8. ^ "World Cup shifts base from Lahore to Mumbai". Cricinfo. Archived from the original on 30 April 2009. Retrieved 17 April 2009.
  9. ^ "Pakistan counts cost of Cup shift". BBC. 18 April 2009. Archived from the original on 18 April 2009. Retrieved 18 April 2009.
  10. ^ "Pakistan nears solution to World Cup dispute". AFP. 31 July 2009. Archived from the original on 9 May 2010. Retrieved 31 July 2009.
  11. ^ a b "Asia to host 2011 World Cup". Cricinfo. Archived from the original on 16 May 2006. Retrieved 30 April 2006.
  12. ^ "West Indies deal secured 2011 World Cup". Cricinfo. Archived from the original on 20 May 2006. Retrieved 2 May 2006.
  13. ^ "Asia promises spectacular World Cup". Dawn. 2 May 2006. Retrieved 2 July 2012.
  14. ^ "Promise of profit won Asia the bid – Bindra". Cricinfo. 7 May 2006. Retrieved 2 July 2012.
  15. ^ a b "Bindra: No deal with West Indies board". Cricinfo. 5 May 2006. Retrieved 2 July 2012.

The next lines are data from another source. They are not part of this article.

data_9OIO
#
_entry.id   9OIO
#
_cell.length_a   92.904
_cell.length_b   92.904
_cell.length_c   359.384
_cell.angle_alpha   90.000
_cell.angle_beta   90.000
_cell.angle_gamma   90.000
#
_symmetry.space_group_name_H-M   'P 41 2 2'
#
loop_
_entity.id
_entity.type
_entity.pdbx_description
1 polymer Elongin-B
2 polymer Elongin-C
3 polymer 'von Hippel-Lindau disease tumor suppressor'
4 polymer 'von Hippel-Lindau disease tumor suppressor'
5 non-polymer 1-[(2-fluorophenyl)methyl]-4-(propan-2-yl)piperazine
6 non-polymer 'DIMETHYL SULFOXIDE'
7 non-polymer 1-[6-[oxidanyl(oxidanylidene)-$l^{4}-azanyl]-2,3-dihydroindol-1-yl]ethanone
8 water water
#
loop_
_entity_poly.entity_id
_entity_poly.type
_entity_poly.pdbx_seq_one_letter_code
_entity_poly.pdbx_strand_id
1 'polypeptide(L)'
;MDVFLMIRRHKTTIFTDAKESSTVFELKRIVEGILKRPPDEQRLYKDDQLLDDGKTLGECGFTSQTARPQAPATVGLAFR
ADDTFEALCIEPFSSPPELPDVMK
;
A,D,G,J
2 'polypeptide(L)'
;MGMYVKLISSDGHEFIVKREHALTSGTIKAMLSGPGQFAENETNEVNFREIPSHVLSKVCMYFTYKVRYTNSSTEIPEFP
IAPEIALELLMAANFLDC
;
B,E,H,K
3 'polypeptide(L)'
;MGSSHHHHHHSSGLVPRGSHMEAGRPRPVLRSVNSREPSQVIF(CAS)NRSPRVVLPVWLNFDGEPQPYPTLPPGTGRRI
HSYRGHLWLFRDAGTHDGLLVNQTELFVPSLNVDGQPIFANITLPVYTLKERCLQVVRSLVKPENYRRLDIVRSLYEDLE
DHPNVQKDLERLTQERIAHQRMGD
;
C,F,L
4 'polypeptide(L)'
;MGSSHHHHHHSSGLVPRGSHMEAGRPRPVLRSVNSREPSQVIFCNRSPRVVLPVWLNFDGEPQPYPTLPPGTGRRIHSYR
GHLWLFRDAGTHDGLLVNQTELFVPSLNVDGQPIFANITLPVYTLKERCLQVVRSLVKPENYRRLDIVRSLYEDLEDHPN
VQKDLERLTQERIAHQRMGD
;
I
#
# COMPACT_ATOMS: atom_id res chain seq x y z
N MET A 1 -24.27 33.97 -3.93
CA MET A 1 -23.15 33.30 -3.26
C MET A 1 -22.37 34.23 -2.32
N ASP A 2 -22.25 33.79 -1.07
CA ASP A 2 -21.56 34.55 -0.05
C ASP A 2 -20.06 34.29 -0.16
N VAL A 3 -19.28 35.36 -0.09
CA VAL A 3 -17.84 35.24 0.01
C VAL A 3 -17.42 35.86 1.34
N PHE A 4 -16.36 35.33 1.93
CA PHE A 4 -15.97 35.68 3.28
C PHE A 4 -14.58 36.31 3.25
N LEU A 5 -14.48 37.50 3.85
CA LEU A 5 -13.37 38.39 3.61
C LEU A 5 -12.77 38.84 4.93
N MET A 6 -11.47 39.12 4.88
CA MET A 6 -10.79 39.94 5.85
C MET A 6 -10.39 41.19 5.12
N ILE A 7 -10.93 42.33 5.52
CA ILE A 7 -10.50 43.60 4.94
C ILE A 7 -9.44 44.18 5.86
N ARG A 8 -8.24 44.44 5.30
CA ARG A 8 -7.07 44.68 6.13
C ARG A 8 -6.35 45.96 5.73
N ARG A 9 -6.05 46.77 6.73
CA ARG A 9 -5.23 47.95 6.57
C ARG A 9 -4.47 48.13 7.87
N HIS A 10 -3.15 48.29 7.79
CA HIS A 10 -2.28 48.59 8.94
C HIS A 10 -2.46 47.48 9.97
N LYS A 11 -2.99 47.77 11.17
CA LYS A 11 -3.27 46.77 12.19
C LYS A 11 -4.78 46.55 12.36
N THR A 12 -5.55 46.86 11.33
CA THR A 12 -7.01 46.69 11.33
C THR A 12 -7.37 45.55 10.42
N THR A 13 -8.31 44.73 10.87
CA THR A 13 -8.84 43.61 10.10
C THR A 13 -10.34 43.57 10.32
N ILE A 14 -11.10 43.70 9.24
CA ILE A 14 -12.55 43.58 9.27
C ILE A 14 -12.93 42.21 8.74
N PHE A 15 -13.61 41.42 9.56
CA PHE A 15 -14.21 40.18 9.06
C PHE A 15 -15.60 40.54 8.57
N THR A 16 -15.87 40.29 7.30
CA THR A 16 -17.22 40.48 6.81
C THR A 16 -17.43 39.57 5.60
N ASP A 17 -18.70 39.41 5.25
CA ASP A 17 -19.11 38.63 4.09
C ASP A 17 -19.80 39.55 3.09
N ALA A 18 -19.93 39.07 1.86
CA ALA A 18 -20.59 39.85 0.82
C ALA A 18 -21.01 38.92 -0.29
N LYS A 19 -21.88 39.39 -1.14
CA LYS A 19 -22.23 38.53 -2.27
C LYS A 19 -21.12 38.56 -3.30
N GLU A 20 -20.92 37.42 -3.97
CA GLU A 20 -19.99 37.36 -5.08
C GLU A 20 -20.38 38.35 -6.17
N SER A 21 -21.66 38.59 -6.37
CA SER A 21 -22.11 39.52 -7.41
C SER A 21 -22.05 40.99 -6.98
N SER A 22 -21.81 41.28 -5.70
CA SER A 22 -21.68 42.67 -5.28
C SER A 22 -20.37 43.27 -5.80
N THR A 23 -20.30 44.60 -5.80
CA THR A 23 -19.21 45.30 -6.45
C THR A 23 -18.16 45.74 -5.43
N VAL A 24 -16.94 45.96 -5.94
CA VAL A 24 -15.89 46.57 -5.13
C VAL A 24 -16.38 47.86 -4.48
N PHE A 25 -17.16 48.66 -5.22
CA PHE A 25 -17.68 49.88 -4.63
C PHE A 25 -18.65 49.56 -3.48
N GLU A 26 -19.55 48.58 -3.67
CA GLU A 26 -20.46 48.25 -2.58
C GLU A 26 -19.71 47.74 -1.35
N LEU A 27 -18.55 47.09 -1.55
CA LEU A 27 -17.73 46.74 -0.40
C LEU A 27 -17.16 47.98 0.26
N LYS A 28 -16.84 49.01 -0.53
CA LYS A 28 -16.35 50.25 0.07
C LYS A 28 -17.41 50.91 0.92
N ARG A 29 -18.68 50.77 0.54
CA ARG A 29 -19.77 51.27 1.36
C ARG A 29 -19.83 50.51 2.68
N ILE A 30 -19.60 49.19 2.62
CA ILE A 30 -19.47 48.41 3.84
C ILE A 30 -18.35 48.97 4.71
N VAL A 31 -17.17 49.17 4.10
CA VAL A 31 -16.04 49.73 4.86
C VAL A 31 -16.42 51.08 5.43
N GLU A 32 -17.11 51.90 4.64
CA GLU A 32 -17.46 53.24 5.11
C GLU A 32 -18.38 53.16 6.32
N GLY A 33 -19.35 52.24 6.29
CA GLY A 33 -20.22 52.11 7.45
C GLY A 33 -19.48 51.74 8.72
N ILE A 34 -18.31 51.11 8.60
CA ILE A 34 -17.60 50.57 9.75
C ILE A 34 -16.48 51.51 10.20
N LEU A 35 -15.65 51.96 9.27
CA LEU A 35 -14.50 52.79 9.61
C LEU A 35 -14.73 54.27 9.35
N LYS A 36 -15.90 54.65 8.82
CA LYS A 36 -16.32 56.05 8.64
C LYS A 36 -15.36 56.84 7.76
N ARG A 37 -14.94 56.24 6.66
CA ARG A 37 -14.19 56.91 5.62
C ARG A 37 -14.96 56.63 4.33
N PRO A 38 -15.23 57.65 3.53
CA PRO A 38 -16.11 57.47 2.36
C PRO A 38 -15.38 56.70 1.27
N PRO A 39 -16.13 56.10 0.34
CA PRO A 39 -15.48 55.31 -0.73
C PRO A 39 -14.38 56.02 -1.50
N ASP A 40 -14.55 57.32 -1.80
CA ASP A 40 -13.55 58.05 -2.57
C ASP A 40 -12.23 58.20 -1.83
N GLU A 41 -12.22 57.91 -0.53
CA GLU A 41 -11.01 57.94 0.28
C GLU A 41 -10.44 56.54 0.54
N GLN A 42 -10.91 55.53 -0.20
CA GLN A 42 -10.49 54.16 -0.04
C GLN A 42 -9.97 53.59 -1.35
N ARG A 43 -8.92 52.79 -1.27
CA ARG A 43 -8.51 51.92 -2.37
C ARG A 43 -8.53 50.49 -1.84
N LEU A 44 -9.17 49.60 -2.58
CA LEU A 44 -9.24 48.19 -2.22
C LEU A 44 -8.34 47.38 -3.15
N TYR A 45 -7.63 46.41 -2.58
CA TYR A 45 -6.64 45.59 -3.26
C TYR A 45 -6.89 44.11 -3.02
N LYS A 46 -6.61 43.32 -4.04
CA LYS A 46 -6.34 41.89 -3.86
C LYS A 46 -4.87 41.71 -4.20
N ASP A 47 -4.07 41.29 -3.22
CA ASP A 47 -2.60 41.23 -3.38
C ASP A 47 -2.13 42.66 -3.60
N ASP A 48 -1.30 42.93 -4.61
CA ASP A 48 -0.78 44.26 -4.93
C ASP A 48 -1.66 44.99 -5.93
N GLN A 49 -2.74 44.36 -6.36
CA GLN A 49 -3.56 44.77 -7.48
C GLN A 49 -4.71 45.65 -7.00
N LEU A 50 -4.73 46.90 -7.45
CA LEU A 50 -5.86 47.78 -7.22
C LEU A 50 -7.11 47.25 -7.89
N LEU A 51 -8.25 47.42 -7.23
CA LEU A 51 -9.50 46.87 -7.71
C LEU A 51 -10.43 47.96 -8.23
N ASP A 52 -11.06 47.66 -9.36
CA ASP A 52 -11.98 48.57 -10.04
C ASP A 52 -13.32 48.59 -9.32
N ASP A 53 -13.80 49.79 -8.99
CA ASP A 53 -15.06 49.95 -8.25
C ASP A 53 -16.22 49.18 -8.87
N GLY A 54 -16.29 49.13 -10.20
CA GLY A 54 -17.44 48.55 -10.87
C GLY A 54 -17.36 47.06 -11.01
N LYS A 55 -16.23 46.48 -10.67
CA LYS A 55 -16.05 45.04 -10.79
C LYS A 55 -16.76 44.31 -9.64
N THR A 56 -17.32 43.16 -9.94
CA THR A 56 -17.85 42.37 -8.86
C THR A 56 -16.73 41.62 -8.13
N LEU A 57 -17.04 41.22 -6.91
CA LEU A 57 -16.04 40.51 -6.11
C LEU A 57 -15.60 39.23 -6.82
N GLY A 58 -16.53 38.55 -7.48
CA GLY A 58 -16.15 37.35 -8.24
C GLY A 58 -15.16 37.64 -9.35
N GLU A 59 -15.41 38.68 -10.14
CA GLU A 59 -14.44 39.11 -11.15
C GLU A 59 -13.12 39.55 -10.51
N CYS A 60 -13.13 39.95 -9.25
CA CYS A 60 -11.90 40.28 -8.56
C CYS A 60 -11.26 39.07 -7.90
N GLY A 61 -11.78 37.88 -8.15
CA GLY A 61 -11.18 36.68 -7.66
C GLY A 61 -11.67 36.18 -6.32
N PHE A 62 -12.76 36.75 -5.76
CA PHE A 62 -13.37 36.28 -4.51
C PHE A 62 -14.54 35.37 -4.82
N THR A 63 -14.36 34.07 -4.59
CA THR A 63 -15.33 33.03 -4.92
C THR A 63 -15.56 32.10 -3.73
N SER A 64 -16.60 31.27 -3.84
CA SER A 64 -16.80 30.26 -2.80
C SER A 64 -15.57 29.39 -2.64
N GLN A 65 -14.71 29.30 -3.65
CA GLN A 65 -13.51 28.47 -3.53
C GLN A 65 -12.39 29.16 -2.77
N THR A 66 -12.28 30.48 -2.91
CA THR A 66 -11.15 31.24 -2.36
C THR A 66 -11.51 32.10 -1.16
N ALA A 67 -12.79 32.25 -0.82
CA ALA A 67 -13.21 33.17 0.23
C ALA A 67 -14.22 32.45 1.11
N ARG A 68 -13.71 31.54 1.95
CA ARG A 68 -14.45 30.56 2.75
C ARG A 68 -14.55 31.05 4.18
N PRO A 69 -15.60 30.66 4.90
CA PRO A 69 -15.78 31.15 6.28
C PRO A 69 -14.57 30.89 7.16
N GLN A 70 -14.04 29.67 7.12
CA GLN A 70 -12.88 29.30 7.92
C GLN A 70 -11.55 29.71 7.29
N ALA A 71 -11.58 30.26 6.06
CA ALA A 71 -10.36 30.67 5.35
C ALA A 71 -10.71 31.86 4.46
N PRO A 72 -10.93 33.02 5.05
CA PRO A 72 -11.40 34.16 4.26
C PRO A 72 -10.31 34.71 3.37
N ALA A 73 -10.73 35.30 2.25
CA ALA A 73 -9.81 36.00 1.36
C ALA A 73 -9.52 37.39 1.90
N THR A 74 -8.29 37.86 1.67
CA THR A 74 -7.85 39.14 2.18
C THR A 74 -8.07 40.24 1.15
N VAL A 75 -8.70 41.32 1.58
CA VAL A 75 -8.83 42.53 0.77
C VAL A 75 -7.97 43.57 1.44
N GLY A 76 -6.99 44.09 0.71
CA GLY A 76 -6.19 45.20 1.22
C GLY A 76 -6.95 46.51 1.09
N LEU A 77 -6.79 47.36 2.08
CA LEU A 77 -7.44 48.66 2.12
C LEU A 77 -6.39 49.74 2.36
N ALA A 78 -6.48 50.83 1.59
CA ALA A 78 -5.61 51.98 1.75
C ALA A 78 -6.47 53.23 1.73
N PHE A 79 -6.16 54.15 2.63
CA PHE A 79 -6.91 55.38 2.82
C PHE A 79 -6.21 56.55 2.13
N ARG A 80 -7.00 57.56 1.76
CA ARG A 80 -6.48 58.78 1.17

16. ^ New format for World Cup Sky Sports. Retrieved 10 December 2009.
  17. ^ "No Test Cricket For Zimbabwe – ICC". Radiovop.
  18. ^ "CC Cricket World Cup Qualifier 2009 News". ICC World Cup Qualifier. Archived from the original on 16 March 2010. Retrieved 10 March 2010.
  19. ^ "World Cup matches moved out of Pakistan". Cricinfo. Archived from the original on 22 April 2009. Retrieved 17 April 2009.
  20. ^ Pakistan loses 2011 World Cup Sky Sports. Retrieved 2 December 2009
  21. ^ "Cricket-Pakistan counts financial losses of World Cup shift". Reuters. 18 April 2009. Retrieved 2 July 2012.
  22. ^ "PCB issues legal notice to ICC". Content.cricinfo.com. Pakistan Cricket News. 9 May 2009. Retrieved 2 July 2012.
  23. ^ "ICC clears air over PCB's claims". Cricinfo. Archived from the original on 16 May 2009. Retrieved 15 May 2009.
  24. ^ "Pakistan discusses two World Cup options". Cricinfo. Archived from the original on 19 May 2009. Retrieved 17 May 2009.
  25. ^ "Asian bloc faces stiff competition over 2011 bid". Cricinfo. Archived from the original on 2 May 2006. Retrieved 22 April 2006.